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Senate passes elections bill

The Senate on Tuesday approved the top issue on the special session agenda, a call from Governor Greg Abbott for legislation that would “strengthen election integrity in Texas.”  “This bill is about making it easier to vote and hard to cheat,” said bill author and Mineola Senator Bryan Hughes.  To make it easier, Hughes says, the bill would expand early voting by keeping polls open for an extra hour on every weekday during the two-week early voting period.  It also creates a process by which absentee voters can correct ballots when an error is detected or a signature verification is in question.

To increase election integrity, Hughes told his colleagues, the bill would expand the areas that poll watchers are entitled to observe and would also require that large counties place surveillance cameras in all central vote counting rooms.  For mail-in ballots, voters would be asked to provide the either the number of their driver’s license or state issued ID card, the last four digits of their Social Security number, or a statement that they have not been issued such a number.

It also targets the practice of vote harvesting.  “That’s the process by which paid workers instruct voters on how to vote – or sometimes vote for them – and then collecting those mail ballots and sending them in for the voter,” said Hughes.  He said that during 2018 primary elections in his district, vote harvesters falsely represented to able-bodied voters that they were eligible to vote by mail in one precinct, leading to a hundred-fold increase in requests for absentee ballots there.  SB 1 would go after those who “try to get in between the voter and their ballot”, said Hughes.   “Those are not individual voters who are trying to cheat,” he said. “That’s these paid ballot harvesters…that’s what this bill cracks down on and we make no apology.”  The bill also includes provisions to create a paper trail to track those who are assisting a large number of voters.

Other provisions in the bill would set uniform statewide hours for early voting, permitting polls to be open for nine hours between 6 a.m. and 9 p.m.  It would also ban drive-through voting and disallow local officials from sending out absentee voting applications to voters who aren’t eligible to vote by mail.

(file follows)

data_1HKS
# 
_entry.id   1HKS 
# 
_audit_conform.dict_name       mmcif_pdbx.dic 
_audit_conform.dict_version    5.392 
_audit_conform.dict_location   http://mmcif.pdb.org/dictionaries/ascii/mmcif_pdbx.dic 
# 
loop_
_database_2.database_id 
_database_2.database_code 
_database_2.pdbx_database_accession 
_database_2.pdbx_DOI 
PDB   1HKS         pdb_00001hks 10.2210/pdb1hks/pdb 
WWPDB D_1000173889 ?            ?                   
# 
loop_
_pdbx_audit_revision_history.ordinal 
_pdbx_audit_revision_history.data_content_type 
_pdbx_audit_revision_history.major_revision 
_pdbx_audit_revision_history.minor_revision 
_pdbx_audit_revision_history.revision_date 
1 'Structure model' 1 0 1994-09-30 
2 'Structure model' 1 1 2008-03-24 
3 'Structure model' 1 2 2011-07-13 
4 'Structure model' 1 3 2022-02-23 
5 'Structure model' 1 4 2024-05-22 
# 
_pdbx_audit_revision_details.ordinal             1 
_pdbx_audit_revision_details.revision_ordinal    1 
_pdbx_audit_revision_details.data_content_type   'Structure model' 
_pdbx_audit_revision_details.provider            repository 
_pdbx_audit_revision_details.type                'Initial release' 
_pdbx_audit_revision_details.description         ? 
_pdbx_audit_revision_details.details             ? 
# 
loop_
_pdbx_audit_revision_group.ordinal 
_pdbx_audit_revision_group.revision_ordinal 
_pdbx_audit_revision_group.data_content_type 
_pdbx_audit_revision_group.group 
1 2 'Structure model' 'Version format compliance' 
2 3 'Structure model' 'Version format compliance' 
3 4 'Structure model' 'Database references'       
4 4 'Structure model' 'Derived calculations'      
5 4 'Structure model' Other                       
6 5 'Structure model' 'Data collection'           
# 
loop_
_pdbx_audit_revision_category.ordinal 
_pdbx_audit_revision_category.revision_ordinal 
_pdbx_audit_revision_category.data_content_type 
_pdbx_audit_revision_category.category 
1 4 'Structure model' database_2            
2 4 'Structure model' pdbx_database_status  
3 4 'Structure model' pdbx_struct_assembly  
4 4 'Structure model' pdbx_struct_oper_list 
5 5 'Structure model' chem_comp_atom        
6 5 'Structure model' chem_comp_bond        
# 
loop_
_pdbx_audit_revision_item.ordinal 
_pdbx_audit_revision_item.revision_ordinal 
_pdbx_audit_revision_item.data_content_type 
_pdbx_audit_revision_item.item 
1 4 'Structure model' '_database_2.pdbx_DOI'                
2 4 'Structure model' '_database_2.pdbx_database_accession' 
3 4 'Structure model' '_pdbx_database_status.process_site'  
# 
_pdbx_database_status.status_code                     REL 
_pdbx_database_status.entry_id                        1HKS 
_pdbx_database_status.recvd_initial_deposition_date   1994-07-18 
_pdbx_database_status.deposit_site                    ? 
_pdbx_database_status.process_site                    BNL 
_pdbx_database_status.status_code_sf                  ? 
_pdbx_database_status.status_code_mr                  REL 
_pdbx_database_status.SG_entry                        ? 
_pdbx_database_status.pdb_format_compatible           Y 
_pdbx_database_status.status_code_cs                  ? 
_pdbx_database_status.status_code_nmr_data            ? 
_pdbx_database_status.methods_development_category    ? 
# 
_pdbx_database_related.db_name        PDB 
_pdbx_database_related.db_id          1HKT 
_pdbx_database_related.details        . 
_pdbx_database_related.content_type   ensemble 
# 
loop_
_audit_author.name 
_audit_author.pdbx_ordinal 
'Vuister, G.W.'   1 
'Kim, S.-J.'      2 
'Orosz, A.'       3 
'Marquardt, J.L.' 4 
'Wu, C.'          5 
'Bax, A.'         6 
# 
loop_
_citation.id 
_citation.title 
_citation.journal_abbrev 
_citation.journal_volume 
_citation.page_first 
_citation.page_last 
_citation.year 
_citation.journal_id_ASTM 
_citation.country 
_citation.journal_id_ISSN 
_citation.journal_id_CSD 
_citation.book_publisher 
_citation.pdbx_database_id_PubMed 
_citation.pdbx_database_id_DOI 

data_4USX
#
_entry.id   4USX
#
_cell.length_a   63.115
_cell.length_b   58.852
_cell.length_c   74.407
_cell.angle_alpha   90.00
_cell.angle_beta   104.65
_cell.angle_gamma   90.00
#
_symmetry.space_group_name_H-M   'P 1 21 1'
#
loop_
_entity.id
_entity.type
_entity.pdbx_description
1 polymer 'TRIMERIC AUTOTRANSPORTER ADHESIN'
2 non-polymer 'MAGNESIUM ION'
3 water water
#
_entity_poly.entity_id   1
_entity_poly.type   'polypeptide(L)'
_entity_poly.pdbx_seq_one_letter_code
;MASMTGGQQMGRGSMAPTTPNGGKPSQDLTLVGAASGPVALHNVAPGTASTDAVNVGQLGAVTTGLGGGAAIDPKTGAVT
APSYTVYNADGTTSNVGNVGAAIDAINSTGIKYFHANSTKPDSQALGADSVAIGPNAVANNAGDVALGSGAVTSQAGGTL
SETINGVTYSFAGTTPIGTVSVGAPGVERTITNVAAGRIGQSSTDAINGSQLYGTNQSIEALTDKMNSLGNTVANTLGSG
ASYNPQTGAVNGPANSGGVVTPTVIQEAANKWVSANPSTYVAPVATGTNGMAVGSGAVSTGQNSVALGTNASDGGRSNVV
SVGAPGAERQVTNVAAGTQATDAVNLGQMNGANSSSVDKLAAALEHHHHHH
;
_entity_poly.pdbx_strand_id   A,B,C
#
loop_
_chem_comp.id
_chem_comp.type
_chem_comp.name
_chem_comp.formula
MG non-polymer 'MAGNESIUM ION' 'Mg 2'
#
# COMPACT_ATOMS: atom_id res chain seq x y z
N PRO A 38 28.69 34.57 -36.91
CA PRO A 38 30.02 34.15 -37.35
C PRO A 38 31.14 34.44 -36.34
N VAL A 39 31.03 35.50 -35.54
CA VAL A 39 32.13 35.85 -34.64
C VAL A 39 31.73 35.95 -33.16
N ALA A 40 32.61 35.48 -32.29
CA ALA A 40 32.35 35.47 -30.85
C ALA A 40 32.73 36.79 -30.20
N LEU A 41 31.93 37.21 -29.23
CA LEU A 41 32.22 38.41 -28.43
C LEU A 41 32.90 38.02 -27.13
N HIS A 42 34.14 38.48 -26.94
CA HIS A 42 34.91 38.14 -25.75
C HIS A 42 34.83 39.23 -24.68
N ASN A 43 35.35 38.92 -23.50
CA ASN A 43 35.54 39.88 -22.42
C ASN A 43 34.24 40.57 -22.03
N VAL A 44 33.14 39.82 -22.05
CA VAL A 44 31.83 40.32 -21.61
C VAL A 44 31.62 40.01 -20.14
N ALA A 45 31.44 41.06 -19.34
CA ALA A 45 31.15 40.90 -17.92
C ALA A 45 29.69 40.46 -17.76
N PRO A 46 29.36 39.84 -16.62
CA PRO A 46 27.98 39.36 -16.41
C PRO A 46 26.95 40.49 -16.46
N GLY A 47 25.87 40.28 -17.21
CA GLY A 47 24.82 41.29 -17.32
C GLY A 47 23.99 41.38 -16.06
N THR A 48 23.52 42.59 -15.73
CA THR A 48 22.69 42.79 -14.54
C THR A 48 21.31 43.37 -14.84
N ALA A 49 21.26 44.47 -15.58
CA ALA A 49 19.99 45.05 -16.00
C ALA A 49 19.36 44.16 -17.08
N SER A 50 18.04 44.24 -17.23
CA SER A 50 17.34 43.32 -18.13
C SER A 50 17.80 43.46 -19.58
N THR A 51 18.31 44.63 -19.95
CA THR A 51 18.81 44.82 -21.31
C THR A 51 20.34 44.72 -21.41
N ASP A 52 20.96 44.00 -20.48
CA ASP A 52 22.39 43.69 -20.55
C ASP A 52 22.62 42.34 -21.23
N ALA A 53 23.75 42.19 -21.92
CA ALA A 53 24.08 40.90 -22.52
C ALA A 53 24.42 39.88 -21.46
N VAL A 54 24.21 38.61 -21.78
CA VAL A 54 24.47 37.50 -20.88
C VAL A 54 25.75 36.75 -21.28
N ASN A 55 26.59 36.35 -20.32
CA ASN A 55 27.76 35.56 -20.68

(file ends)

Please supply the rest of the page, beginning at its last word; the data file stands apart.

Senate opponents of the measure raised concerns that this bill would actually make it harder, not easier, to vote in the future.  Houston Senator John Whitmire singled out the expanded rights for poll watchers.  He worries that in the emotionally charged environment surrounding many contested elections, overly aggressive poll watchers will intimidate voters. “There won’t be enough constables in Harris County to respond to the calls,” he said. “You’re going to have physical encounters.”  Hughes argued that the law already gives broad latitude to poll watchers that SB 1 is merely clarifying.  Brownsville Senator Eddie Lucio raised concerns that the state would be making it harder for those with disabilities to vote.  “I think will make voting much too difficult, and for many, to turn down voting,” he said.  “That’s what I don’t want to see.”  Hughes pointed out that election judges would retain existing authority to make special accommodations for those who have challenges casting a vote.

As it leaves the Senate, the bill faces an uncertain future. House opponents to the legislation have broken quorum and traveled to Washington to press their case for federal voting reform.  Without a quorum, the House cannot transact business, and if they don’t return to Texas before the special session ends on August 6th, all legislation considered under the agenda set by Abbott will die.  The governor has discretion to call as many sessions as he wishes and has vowed to do so until the bills pass.  The Senate, said Lt. Governor Dan Patrick, will continue to consider and pass legislation irrespective of what’s happening in the House.  “The Senate will do our business this week,” he said.

The Senate reconvened Wednesday, July 14 at 11 a.m.